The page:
Donated Resources

Counting Those Contributions
The Match Matters!
• Sections 403(a), Essential Assistance and 502, Federal
Emergency Assistance, of the Robert T. Stafford Disaster
Relief and Emergency Assistance Act (Stafford Act)
• 42 U.S.C. 5121 – 5206, as amended
•Title 44 Code of Federal Regulations (CFR) §13.24
• OMB Circular A-87
•Disaster Assistance Policy (DAP) 9525.2, Donated Resources
What Are Donated Resources
Donated Resources include:
• Volunteer labor
• Donated equipment
• Donated materials
•Essential to eliminating immediate
•Documented by local public official,
official’s designee or Primary Agent
Eligibility cont’d
•Separate Project Worksheets
•Hours worked
•Work site
•Description of work for each resource
type: volunteer, equipment, materials
• Labor
Eligible Debris Removal
Sandbagging – filling/placement
Safety Inspections
Mass Care and Sheltering
• Equipment
• Materials
Food, water
Sand, dirt, rocks
Determining Value
Determining the value of a donated resource is
addressed in 44 CFR 13.24 and DAP 9525.2
Same rate of pay in organization or labor market
“Reasonable” fringe benefits
Total Volunteer Labor = labor rate X
total volunteer hours
Determining Value cont’d
Total Volunteer Equipment = equipment rate*X
total hours used for
each equipment type
*Rate is based on applicant or FEMA rate,
whichever is lower
Note: Out of pocket expenses to operate the equipment may be claimed as a
donation credit, unless those costs are included in a reimbursed equipment
rate claim under a different project.
Determining Value cont’d
Must be donated by third party
Total Volunteer Materials = current commercial
rate based on previous purchase or vendor quote
Note: Material from other Federal agencies
may not be included.
Compiling Costs
• Total Project Cost: out-of -pocket costs (OOP)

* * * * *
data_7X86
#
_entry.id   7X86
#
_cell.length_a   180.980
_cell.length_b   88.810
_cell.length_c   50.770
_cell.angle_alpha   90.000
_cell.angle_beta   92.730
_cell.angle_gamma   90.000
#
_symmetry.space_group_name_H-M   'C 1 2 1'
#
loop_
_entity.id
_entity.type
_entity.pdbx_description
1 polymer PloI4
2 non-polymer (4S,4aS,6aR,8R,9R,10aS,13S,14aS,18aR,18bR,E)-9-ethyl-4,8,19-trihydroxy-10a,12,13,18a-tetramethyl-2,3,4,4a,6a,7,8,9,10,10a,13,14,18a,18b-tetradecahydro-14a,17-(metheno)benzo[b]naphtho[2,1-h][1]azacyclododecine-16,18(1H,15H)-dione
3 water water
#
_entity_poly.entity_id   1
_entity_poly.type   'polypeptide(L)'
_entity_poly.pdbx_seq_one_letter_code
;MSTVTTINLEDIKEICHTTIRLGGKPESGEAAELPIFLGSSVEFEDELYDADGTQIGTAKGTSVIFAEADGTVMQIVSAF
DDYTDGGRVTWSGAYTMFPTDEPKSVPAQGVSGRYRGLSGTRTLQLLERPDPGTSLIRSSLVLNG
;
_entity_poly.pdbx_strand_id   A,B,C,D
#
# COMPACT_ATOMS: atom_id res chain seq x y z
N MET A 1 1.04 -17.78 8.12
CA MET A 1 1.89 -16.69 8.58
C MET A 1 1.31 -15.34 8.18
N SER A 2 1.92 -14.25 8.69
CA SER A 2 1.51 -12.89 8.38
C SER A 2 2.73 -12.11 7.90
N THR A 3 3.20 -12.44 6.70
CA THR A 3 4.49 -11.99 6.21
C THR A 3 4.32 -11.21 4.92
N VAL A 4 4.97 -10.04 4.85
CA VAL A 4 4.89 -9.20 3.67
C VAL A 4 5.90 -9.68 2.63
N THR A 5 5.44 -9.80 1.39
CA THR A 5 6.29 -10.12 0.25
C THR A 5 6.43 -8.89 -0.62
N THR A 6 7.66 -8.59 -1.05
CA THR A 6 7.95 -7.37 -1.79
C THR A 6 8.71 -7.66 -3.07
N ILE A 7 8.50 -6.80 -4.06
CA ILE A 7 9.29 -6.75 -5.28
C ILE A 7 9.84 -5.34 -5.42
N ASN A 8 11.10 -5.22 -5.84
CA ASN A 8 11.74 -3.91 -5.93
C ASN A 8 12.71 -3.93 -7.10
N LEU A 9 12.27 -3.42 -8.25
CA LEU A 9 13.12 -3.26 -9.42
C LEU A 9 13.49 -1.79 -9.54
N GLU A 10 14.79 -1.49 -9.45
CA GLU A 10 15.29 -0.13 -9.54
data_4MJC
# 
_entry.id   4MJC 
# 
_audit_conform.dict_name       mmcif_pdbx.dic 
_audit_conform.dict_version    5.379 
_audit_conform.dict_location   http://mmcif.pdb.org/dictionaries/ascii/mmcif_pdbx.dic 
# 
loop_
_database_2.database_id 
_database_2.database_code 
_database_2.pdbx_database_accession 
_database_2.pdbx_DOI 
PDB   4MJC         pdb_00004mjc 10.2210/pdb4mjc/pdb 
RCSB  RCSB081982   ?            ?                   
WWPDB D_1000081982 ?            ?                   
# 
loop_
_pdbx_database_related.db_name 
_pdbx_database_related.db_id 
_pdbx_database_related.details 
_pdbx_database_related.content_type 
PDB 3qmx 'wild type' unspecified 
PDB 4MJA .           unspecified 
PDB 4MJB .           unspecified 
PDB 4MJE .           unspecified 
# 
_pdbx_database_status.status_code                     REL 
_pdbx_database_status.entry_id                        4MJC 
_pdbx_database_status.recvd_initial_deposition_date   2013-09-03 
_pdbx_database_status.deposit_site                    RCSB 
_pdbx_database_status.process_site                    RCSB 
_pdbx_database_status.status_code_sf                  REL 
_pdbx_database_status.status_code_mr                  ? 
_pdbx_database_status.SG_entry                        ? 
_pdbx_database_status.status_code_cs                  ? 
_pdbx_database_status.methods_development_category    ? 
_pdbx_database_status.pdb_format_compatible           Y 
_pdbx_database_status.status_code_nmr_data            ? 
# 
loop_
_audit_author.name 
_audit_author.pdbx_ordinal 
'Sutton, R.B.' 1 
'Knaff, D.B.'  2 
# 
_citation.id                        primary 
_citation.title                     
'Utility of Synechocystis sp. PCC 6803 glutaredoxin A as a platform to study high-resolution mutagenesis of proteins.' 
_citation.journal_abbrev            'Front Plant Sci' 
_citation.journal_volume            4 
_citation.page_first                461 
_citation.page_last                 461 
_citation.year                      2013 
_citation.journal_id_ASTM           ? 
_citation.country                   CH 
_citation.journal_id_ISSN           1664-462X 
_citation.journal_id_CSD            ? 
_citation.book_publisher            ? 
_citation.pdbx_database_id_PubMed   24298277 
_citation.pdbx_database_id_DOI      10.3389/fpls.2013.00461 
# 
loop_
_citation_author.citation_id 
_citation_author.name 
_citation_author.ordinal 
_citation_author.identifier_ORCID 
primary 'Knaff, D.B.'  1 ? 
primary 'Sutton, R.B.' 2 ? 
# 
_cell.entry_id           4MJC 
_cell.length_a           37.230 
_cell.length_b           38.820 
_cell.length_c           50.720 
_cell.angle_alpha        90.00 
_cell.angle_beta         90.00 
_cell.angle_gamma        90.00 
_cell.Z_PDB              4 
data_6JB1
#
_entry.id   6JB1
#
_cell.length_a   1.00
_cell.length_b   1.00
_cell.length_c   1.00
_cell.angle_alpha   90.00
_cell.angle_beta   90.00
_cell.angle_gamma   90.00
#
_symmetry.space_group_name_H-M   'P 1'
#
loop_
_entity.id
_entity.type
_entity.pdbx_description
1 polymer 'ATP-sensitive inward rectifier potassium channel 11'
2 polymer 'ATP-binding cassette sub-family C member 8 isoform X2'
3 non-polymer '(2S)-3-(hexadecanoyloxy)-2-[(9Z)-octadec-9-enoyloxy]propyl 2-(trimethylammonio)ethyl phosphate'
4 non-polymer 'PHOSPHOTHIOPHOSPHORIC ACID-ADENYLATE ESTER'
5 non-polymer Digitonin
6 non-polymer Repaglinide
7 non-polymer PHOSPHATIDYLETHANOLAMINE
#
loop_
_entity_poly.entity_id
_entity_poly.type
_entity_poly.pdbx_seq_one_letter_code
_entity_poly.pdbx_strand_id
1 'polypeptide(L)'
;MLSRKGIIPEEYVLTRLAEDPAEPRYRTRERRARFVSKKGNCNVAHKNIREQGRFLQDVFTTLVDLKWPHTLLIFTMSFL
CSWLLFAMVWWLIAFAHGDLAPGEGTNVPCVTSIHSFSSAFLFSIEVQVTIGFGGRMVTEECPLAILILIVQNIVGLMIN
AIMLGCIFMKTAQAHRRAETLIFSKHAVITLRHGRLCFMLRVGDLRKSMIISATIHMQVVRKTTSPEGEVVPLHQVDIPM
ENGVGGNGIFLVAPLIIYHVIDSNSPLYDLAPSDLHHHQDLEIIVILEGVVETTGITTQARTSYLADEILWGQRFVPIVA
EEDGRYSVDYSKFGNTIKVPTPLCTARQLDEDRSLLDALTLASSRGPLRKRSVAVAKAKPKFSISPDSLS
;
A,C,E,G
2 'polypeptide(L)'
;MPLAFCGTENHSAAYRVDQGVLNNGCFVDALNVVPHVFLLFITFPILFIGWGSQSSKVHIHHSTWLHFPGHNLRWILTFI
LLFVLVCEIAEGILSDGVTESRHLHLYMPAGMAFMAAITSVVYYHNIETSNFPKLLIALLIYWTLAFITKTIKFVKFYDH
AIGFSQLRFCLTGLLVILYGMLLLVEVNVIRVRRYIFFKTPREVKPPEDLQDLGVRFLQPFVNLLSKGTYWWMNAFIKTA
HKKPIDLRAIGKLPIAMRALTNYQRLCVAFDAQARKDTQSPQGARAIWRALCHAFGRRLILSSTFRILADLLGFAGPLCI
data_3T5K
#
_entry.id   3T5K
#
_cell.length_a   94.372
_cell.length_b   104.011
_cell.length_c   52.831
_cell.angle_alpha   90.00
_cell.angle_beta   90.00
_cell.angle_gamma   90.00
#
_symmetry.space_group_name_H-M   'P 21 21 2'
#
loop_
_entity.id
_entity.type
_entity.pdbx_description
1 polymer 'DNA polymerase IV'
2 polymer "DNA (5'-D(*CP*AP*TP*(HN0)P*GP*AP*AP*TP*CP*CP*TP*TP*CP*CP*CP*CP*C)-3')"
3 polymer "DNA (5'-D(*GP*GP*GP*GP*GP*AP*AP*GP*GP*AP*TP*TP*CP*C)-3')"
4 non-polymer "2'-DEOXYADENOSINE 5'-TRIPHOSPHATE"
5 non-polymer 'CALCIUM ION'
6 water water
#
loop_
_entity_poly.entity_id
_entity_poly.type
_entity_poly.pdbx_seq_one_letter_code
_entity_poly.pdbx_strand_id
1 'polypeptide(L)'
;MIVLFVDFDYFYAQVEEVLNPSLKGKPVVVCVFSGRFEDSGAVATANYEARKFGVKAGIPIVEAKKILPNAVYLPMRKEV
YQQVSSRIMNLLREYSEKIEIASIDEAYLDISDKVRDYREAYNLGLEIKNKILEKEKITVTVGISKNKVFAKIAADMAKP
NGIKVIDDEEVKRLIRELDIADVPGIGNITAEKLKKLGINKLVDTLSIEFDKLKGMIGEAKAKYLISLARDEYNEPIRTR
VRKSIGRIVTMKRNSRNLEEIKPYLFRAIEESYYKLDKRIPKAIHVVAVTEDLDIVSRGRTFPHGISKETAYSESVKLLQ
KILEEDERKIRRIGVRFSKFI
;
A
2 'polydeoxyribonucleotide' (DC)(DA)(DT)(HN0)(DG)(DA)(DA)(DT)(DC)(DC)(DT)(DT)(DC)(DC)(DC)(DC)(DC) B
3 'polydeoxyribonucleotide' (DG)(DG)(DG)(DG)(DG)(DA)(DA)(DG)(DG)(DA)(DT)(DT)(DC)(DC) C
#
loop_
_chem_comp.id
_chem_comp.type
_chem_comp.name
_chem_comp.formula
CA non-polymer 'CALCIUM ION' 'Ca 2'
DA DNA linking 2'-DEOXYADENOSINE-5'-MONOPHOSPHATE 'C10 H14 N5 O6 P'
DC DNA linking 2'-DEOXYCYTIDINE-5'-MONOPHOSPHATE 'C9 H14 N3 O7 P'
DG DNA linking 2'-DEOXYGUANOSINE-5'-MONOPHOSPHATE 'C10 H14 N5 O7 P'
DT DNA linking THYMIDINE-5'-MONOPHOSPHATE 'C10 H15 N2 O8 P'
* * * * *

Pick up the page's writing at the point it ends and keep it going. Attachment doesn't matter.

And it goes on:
plus value of donated resources limited to the
maximum credit allowed
-FYI• Maximum Credit Allowed:
non-Federal cost share% 25% X OOP expenses
Federal cost share %
Compiling Costs - cont’d.
• When multiple PW’s are used, the Donated
Resource Credit may be placed on one
“Credit” PW after all emergency work is
• The “Credit” PW must include all the
documentation and reference each applicable
emergency work (Cat A or B) Project Worksheet(s).
Compiling Costs - cont’d.
• The documented donations credit is to be
entered on the PW as a line item of the project
cost. This amount cannot exceed the maximum
credit allowed for donation.
• Any excess credit may be distributed to
other emergency work PW’s for the same Applicant in
the same disaster and may not exceed the maximum
allowable credit for each PW.
Donated Resource Credit (DRC):
• Capped at non-Federal share of Emergency
Work (Cat A and Cat B)
• State may only claim Donated Resource Credit
according to the disaster cost-share agreement
Note: Credit for donated resources may not be applied for any work
performed during a 100% Federally funded period because the
non-Federal share would be zero (0) for that period.
Limitations - cont’d.
• Reasonable logistical support for volunteers
doing eligible work may be considered an eligible
cost or donations credit by FEMA’s Regional
• Donated resources submitted for credit toward the
non-Federal share cannot be from another Federal
grant or from other Federally funded sources.
Lessons Learned
Joplin, Missouri
161 fatalities
1,800 injured
7,500 homes destroyed
18,000 vehicles destroyed
500 businesses destroyed
1 major hospital destroyed
Most affiliated doctor’s offices/clinics
Lessons Learned
Joplin, Missouri
2 Fire Stations destroyed
5 schools destroyed/extremely damaged
3,000,000 cubic yards of debris
47% of the community is uninsured or
Lessons in Success
Joplin, Missouri
102,000 volunteers
610,000 volunteer hours
$8.5 million in donated goods
and services
12,000 hours of donated
equipment use
TOTAL: $17.7 million
Lessons in Success
Florida – 2012 Tropical Storm Debby
• 214 volunteers
• 8,251 volunteer hours
• $86,171* in donated goods and
• 22 hours of donated equipment
• TOTAL: $17,146**
* Total allowed for offset
Lessons in Success
Hurricane Katrina
$21 million in volunteer impact
2010 Tennessee Floods
$17 million in volunteer impact
2013 Hattiesburg Tornado
$1.8 million Red Cross alone
Lessons Learned
2011 Alabama Tornadoes
$20 million in volunteer impact not
Superstorm Sandy
$137 million in measured volunteer
impact not used
Barbara Cartwright
Florida Division of Emergency Management
[email protected]
Ken Skalitzky
Volunteer Florida
[email protected]

similar documents